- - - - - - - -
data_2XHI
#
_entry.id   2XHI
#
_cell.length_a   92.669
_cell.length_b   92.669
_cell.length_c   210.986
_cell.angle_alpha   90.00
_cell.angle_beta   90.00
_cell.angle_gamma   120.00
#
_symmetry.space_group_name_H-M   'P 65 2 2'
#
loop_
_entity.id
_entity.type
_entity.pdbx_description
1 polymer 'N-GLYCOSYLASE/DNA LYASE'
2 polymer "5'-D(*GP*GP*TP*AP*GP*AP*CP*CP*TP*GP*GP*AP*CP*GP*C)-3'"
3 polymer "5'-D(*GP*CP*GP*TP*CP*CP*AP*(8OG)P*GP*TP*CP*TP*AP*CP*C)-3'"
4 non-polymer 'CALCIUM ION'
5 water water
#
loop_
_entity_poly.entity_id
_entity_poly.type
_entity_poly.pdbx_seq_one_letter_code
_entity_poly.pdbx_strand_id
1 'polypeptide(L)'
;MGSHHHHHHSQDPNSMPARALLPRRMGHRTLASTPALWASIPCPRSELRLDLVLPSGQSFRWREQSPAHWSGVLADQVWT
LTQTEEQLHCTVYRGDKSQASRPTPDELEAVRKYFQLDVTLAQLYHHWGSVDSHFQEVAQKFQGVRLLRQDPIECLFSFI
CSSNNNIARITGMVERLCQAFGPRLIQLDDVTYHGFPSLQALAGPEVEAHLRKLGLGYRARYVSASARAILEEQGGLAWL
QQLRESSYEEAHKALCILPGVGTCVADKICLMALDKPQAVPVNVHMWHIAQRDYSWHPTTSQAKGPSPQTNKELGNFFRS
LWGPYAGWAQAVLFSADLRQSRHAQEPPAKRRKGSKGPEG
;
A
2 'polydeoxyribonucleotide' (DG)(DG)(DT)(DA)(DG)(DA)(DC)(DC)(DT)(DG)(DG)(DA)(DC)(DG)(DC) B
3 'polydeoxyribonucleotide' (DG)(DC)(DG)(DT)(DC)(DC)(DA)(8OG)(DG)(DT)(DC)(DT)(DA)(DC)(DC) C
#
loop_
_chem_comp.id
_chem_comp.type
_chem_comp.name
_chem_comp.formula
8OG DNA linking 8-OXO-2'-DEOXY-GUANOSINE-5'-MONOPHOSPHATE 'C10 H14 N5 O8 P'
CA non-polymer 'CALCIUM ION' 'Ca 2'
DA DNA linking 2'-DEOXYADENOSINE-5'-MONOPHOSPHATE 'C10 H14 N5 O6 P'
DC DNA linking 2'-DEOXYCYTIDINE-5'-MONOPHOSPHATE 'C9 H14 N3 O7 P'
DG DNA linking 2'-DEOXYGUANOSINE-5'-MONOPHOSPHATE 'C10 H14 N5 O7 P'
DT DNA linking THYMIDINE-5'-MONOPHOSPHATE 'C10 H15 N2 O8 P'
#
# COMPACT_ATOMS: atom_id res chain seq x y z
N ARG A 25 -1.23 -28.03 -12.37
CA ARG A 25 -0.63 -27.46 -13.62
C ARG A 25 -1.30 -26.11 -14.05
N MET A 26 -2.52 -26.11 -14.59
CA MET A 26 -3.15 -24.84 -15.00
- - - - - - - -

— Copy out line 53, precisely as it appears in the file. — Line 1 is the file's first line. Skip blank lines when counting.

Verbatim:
N ARG A 25 -1.23 -28.03 -12.37